On Wednesday, a bill that would dramatically expand the Opportunity Scholarship program to all students regardless of their family’s income moved forward in the Senate. You can read more about that here.

Senate Bill 406, “Choose Your School, Choose Your Future,” was filed by Republicans last month. If passed, the bill would eliminate income eligibility requirements for the program, guaranteeing up to a 45% scholarship to all N.C. students. It also eliminates the requirement that a student needs to have previously attended a public school.

Supporters of the bill say it will guarantee school choice for all North Carolina families. Others say the bill could pose a threat to overall funding for public schools and more importantly to enrollment. In addition, the highest scholarship amount – $6,492 for the 2023-2024 school year – is unlikely to fund full tuition at most nonpublic schools. You can read more about the bill here.

Principal licensure

On Thursday, the House also unanimously passed HB432, a bill that would no longer require classroom teaching experience for school principals.

Currently, state laws says educators must have at least four years of experience teaching to become a principal. Under HB432, that statute is changed to require “at least four years of experience as a licensed professional educator.” Such educators could include counselors or social workers, for example.

The licensure changes were recommended by DPI.

Community colleges

On Thursday, the House community college committee briefly met to discuss multiple bills. The committee referred three bills to the rules committee:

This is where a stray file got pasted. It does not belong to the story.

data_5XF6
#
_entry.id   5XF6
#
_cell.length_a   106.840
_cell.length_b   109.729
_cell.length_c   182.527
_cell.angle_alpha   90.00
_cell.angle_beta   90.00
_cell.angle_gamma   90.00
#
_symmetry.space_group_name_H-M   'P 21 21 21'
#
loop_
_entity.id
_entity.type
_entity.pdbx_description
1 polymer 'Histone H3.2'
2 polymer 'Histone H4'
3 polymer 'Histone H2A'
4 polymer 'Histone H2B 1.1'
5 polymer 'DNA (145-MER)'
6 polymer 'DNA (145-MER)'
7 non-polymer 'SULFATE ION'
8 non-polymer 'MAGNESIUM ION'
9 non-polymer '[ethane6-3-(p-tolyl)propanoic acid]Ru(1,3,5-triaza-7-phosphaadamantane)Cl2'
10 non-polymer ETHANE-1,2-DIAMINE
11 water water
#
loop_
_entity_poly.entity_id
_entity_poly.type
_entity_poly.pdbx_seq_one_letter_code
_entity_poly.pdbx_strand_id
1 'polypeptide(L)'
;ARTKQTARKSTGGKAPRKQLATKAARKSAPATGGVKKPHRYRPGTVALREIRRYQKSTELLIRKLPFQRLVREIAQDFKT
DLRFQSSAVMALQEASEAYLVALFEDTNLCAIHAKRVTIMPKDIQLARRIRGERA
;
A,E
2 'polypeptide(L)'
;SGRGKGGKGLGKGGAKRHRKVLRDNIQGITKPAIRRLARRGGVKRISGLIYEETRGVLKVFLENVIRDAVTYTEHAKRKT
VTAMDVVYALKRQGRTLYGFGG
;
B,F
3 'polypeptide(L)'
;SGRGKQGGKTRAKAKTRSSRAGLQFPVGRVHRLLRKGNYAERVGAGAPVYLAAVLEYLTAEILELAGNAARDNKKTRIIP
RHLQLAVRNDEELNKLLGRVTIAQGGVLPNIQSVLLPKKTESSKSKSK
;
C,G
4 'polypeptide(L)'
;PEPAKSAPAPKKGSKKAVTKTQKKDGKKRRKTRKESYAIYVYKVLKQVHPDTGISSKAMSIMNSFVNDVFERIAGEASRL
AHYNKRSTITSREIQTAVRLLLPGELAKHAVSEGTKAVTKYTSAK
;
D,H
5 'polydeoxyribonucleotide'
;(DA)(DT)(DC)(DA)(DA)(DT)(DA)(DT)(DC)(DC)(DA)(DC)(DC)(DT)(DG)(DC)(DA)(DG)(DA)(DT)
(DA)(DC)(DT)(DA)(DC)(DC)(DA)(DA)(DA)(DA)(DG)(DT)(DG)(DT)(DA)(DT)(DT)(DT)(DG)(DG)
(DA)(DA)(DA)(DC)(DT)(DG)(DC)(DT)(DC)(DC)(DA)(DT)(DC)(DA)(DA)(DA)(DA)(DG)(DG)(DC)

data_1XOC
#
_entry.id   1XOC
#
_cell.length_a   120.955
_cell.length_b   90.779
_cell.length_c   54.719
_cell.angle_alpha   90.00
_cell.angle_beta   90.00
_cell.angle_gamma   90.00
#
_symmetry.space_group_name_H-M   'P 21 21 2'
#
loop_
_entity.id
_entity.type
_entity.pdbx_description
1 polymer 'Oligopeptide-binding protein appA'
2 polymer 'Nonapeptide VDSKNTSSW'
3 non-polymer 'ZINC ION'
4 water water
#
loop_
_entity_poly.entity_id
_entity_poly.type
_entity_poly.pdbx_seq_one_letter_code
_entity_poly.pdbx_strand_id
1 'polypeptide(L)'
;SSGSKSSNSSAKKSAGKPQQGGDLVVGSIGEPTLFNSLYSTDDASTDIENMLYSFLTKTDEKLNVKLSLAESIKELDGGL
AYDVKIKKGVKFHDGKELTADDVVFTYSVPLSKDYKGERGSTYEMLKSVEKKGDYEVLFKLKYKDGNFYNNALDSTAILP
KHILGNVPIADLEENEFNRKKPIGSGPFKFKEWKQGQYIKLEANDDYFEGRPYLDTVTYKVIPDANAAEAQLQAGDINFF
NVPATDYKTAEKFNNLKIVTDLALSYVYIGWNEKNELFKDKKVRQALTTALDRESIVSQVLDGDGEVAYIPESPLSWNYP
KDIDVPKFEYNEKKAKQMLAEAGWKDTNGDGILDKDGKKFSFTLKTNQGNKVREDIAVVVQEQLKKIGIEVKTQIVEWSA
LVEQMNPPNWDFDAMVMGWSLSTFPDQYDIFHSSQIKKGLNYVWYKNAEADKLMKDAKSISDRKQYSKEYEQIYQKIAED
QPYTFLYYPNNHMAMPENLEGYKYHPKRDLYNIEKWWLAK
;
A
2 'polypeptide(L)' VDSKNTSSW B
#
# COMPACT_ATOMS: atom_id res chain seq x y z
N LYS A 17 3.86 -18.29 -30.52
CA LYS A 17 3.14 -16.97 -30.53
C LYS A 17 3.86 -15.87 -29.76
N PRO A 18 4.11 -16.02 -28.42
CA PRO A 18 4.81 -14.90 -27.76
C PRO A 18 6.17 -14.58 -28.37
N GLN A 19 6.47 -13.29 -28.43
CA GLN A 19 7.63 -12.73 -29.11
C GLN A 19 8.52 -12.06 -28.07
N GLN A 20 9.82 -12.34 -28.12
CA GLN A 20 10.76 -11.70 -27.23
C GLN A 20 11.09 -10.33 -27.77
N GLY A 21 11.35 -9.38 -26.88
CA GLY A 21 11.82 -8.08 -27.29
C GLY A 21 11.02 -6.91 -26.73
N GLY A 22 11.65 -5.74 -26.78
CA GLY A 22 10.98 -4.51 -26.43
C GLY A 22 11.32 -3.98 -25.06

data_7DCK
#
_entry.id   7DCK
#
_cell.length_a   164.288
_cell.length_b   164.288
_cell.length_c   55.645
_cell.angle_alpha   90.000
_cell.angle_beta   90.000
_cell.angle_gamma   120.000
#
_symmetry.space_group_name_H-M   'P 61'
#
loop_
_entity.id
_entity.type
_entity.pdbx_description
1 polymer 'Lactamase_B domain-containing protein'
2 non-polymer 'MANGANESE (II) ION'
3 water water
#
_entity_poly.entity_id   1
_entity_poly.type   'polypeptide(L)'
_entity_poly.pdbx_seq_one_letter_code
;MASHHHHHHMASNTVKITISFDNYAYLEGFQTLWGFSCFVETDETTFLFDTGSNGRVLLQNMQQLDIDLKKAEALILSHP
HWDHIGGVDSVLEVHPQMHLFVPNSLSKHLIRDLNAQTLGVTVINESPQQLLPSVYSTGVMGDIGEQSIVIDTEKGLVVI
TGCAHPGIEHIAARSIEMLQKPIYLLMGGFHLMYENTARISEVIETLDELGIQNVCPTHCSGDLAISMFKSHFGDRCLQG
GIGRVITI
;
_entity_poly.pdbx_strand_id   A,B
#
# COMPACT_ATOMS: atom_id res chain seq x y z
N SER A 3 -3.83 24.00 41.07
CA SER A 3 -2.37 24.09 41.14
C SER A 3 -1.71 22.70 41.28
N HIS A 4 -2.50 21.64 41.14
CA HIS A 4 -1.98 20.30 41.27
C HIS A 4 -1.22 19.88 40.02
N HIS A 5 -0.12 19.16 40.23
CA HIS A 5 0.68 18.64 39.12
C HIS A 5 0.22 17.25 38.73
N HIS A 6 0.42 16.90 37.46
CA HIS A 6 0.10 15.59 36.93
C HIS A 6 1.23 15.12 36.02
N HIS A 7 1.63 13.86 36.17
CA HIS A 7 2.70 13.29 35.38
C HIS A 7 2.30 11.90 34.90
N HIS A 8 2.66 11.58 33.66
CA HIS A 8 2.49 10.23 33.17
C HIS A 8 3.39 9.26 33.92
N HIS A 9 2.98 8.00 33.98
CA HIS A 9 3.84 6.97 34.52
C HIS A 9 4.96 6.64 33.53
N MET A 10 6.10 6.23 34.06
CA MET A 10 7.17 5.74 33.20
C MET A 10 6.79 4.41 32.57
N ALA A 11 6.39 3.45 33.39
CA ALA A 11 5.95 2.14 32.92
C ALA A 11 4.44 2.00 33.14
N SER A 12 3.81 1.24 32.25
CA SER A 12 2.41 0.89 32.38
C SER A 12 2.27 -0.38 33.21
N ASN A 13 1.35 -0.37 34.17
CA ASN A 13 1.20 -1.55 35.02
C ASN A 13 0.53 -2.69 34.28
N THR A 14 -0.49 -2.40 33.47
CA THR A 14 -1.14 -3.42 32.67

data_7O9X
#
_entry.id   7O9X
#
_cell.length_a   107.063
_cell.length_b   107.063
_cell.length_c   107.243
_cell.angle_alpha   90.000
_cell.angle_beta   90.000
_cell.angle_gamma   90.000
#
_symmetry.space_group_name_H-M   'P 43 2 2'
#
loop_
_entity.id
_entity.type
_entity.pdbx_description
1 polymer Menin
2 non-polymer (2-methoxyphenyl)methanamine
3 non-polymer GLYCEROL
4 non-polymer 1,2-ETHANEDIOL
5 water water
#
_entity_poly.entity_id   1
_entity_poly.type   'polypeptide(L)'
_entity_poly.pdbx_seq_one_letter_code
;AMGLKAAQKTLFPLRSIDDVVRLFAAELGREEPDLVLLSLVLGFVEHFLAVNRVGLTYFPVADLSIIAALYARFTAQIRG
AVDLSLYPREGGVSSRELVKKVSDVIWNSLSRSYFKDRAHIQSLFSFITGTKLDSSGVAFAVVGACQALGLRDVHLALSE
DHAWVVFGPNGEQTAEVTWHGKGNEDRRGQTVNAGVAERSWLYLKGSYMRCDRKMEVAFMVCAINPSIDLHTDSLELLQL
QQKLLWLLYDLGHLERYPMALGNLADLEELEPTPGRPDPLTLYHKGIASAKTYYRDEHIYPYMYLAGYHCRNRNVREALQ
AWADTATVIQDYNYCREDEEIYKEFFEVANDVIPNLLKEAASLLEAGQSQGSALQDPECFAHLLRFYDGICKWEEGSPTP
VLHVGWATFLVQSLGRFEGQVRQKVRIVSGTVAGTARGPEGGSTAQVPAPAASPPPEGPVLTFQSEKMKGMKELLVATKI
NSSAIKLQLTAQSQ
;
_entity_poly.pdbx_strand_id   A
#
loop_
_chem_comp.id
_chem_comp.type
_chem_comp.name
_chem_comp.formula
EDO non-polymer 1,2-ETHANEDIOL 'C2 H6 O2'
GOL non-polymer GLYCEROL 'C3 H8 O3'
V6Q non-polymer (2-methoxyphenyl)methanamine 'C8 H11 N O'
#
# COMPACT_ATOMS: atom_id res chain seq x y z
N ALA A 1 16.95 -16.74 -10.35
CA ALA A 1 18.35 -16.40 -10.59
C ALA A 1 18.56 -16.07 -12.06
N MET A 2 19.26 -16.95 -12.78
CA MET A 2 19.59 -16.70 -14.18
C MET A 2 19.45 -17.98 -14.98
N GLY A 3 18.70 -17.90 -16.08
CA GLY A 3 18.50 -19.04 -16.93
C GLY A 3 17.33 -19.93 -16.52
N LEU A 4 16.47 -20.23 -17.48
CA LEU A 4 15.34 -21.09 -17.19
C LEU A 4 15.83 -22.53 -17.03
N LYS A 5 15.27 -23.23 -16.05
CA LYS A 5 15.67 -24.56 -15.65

• HB 601: “Comm. Colleges Funding & Accountability Study.” This bill is an act to “direct the State Board of Community Colleges to study and report on options for improving the current funding model and accountability measures for community colleges.”
  • HB 612: “Expand Criminal Justice Fellows Program.” The current program gives educational loans students that get their associate degree in criminal justice as long as they work for four years in criminal justice, and they maintain an employment with the county under 200,000 people. The bill would allow recipients to work anywhere in the state, and allow funds to go up to three years, instead of two.
  • HB 769: “DES Employment Outcome Data Sharing.” This bill would authorize the division of employment security to share employment outcome data with the NCCCS.

The committee removed HB 715, “Higher Ed. Modernization & Affordability Act,” from its agenda. Rep. David Willis, R-Union, said this was done after consulting with the UNC System and other campuses, but it would be heard at a future meeting.

That bill is “an act to modernize, restructure, and evaluate the University of North Carolina System and the Community College System.” It would require community colleges to “ensure efficient use of institutional resources and report on steps taken.” It would also require the State Board of Community colleges to adopt a policy setting minimum enrollment requirements for all classes.

Among other things, the bill eliminates academic tenure and establishes a uniform hiring process for faculty, prohibits the use of higher education funds “for certain extracurricular purposes,” and mandates a unified admissions application for all community colleges. The bill also seeks to improve the Career and College Promise Transfer Pathway program.

On Wednesday, the Senate education committee removed a bill that would overhaul community college governance from its agenda. That bill, SB692, was re-referred to the committee for more work by the Senate on Tuesday.

North Carolina lawmakers are also considering a bill – HB607, “Prohibit Compelled Speech/Higher Ed” – that would prohibit the state’s public universities and community colleges from asking applicants for employment or academic admission about their views on matters of “contemporary political debate or social action.”

The following education bills were also passed in one of the chambers this week: